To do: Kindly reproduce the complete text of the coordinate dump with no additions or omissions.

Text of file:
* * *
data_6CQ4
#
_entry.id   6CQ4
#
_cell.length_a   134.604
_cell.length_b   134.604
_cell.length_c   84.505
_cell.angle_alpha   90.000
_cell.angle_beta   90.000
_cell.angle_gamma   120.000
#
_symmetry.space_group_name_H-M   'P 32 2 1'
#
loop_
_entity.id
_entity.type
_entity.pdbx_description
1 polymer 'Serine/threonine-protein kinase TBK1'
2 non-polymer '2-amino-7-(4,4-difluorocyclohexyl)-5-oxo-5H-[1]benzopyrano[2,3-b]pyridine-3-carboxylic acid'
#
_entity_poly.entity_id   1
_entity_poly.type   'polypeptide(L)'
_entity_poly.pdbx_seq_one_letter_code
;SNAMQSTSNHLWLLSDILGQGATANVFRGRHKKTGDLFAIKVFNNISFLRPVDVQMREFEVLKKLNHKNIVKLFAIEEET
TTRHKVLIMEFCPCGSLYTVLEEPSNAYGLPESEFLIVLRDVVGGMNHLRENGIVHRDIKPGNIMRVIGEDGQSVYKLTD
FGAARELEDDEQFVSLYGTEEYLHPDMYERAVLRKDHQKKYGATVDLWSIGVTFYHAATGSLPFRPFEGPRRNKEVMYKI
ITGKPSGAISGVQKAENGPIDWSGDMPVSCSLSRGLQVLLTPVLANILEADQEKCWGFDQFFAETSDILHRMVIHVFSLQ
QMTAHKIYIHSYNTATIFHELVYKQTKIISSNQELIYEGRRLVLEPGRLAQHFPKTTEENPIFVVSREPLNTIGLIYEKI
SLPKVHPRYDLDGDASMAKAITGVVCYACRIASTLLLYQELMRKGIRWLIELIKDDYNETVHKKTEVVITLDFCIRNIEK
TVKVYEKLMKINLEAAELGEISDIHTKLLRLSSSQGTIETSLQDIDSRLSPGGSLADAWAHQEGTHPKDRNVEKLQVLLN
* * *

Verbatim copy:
data_6CQ4
#
_entry.id   6CQ4
#
_cell.length_a   134.604
_cell.length_b   134.604
_cell.length_c   84.505
_cell.angle_alpha   90.000
_cell.angle_beta   90.000
_cell.angle_gamma   120.000
#
_symmetry.space_group_name_H-M   'P 32 2 1'
#
loop_
_entity.id
_entity.type
_entity.pdbx_description
1 polymer 'Serine/threonine-protein kinase TBK1'
2 non-polymer '2-amino-7-(4,4-difluorocyclohexyl)-5-oxo-5H-[1]benzopyrano[2,3-b]pyridine-3-carboxylic acid'
#
_entity_poly.entity_id   1
_entity_poly.type   'polypeptide(L)'
_entity_poly.pdbx_seq_one_letter_code
;SNAMQSTSNHLWLLSDILGQGATANVFRGRHKKTGDLFAIKVFNNISFLRPVDVQMREFEVLKKLNHKNIVKLFAIEEET
TTRHKVLIMEFCPCGSLYTVLEEPSNAYGLPESEFLIVLRDVVGGMNHLRENGIVHRDIKPGNIMRVIGEDGQSVYKLTD
FGAARELEDDEQFVSLYGTEEYLHPDMYERAVLRKDHQKKYGATVDLWSIGVTFYHAATGSLPFRPFEGPRRNKEVMYKI
ITGKPSGAISGVQKAENGPIDWSGDMPVSCSLSRGLQVLLTPVLANILEADQEKCWGFDQFFAETSDILHRMVIHVFSLQ
QMTAHKIYIHSYNTATIFHELVYKQTKIISSNQELIYEGRRLVLEPGRLAQHFPKTTEENPIFVVSREPLNTIGLIYEKI
SLPKVHPRYDLDGDASMAKAITGVVCYACRIASTLLLYQELMRKGIRWLIELIKDDYNETVHKKTEVVITLDFCIRNIEK
TVKVYEKLMKINLEAAELGEISDIHTKLLRLSSSQGTIETSLQDIDSRLSPGGSLADAWAHQEGTHPKDRNVEKLQVLLN